The Lion of White Hall: Conclusion

Published 12:55 pm Tuesday, August 1, 2023

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Contributing columnist

Cassius Marcellus Clay said he was within an “ace of death” a half dozen times after his dealings with Sam Brown. He told about when he was nearly killed within a mile of his White Hall estate near Lexington, Kentucky.

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“It was during the political campaign of 1849,” he said during an interview in 1891. “There was a political discussion with a man named Turner. I was opposed to slavery and he was in favor. The men who had slaves were with Turner. I knew I was in a dangerous situation and I didn’t have my pistols although I did have my bowie knife.”

The slavery matter was a very volatile issue and as it became more heated Turner’s son rushed Clay, telling him he was lying and struck him.

“It seemed like there was a conspiracy against me as several men grabbed me and pulled me backwards,” Clay related. “At first I thought they were trying to prevent a fight. I didn’t think much of it but one of them jerked my knife away from me. Several of them began hitting me with clubs before someone reached around from behind and stabbed me real bad.

“I bled like a stuck pig. I thought I was a dead man so I determined to kill the man who incited the riot against me. I grabbed my bowie knife, nearly severing two of my fingers in the process. I flourished it high over my head and told the crowd to get out of my way. I rushed Turner and cut him in the stomach but then I started to pass out due to loss of blood.

“My son arrived with my revolvers at this time but I was unconscious due to the serious wounds. It saved me that my enemies thought I was dead. I was carried to my home which was nearby. With the severity of my condition having been stabbed in the chest and lung it was uncertain for several days if I would live.

“After several weeks my body began to mend. My wounds healed and I got well again. I didn’t know how Turner fared in the fight because of my condition but I soon learned that he had died.”

Clay said the fight and Turner’s resultant death caused much discussion among the abolitionists in the north but some of them criticized him for his participation.

“Dr. Bailey, the editor of a Washington newspaper said I would have aided the cause even if I had died,’ but I wasn’t going to voluntarily oblige them with that.”

Cassius Clay thought the commentary was improper. He had long since turned against slavery and freed the slaves of White Hall before his father’s passing. He had also fought for the abolition of slavery when other men would not speak or act.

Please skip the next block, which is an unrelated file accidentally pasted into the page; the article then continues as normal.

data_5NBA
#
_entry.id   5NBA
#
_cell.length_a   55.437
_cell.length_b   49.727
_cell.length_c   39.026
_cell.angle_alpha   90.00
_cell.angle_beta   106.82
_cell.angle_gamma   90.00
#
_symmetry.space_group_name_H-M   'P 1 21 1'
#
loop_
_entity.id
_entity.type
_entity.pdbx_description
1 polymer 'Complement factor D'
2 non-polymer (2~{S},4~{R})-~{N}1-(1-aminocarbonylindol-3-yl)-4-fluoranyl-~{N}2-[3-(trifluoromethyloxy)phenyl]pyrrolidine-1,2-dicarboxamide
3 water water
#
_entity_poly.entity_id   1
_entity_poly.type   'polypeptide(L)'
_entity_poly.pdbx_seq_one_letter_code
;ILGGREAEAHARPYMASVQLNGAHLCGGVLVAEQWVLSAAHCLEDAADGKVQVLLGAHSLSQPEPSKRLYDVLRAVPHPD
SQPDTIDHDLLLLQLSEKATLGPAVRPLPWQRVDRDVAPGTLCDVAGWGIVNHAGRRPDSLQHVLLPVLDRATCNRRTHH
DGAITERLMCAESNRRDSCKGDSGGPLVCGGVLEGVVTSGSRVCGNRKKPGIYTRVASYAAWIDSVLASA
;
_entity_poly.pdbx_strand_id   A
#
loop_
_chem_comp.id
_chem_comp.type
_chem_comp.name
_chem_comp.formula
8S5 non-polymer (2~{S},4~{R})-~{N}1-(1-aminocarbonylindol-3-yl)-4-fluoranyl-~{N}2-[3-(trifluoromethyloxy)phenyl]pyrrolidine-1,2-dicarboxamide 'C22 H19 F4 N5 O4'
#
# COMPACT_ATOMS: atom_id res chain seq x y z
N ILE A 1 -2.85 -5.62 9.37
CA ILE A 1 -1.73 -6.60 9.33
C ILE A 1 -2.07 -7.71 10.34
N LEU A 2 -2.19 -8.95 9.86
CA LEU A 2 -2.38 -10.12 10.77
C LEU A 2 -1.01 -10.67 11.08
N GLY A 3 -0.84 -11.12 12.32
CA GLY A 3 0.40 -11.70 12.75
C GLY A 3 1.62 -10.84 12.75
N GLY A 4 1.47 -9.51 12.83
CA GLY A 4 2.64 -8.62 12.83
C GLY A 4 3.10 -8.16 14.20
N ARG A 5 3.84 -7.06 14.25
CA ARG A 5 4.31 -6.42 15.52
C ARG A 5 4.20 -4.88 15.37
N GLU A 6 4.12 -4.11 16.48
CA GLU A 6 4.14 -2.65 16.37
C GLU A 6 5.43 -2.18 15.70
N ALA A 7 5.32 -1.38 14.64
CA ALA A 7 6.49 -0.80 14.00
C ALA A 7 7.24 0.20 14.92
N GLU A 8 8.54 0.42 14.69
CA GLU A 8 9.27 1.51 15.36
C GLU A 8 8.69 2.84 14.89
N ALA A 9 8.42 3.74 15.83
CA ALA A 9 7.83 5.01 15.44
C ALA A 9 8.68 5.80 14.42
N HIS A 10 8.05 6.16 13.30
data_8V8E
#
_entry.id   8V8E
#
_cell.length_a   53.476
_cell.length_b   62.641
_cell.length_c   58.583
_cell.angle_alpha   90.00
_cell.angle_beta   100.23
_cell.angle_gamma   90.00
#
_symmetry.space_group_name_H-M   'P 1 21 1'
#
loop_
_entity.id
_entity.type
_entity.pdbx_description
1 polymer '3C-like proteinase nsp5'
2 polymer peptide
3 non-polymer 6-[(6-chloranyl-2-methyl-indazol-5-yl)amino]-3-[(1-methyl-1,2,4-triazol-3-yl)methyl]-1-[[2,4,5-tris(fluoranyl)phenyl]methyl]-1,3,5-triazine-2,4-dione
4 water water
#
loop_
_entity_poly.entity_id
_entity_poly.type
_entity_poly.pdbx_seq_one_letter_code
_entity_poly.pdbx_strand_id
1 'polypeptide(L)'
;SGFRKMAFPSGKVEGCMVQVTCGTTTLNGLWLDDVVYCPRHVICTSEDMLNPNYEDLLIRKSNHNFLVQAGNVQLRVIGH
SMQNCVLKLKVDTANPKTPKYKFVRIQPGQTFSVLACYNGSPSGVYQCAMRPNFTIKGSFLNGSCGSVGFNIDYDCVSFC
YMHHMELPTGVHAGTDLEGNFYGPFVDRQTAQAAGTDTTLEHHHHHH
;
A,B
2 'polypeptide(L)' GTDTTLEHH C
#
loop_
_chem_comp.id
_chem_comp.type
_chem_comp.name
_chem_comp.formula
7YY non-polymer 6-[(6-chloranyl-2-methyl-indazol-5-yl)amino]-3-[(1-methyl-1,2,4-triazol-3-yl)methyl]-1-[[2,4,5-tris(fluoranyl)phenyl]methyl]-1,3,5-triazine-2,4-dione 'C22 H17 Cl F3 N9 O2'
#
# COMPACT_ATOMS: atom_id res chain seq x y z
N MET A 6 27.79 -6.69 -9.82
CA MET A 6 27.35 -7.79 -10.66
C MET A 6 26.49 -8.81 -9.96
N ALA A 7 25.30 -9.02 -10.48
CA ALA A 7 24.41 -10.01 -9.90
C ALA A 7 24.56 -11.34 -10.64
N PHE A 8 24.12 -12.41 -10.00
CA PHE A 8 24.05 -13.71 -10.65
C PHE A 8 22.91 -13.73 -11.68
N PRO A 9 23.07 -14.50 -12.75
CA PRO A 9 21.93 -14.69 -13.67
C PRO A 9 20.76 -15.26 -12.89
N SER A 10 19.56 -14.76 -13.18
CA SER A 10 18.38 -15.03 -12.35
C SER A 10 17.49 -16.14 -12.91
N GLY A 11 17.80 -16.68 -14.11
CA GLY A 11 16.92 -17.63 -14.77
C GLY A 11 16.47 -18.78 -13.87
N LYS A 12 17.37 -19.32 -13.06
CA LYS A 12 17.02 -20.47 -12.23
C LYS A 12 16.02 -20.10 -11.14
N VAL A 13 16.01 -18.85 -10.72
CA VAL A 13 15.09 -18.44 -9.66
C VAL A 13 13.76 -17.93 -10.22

Clay returned to White Hall after the war and lived there with his adoptive son, Launey Clay who he had brought from Russia.

Perry White and the other servants stole his silver and furniture while plundering the plantation. They poisoned his son and attempted to kill the elder Clay as well. He fired them and warned them not to set foot on his property. Perry White threatened to kill him.

He saw White in his nearby woods one morning while Clay was out riding. Clay drew his pistol on White. When White jerked out his pistol Clay shot him in the neck. His next shot was through the heart. Clay was acquitted for self-defense in the trial that followed.

Clay explained that there were many occasions when he was able to step around possible trouble. The novelist Julian Hawthorne reviewed a copy of Clay’s memoirs and criticized him severely and discussed the chastity of his wife.

“I was quite angry,” Clay remarked. “I didn’t think I could make anything financially so I determined to make him apologize or fight. Upon receipt of my information Hawthorne wrote a retraction and published it, ending the matter. If he had not done so I was prepared to challenge and if he didn’t reply, I would have shot him on the streets. I did not care what he had said about me, but I made him retract his remarks about my wife.”

The interview Cassius Clay had with correspondent Frank George Carpenter occurred in 1891 when Clay was 81 years of age. He would have covered several more of his life episodes but the fire burned low and the clock struck 12. Clay rose handed his guest a traveling lantern and said it was time for him to retire.

“As for the code duello,” he told Carpenter after a final question, “it is a savage way of settling a difficulty but there are some cases where it seems to be the only remedy.”

Jadon Gibson is a freelance writer from Harrogate, Tennessee. Thanks to Lincoln Memorial University, Alice Lloyd College and the Museum of Appalachia for their assistance.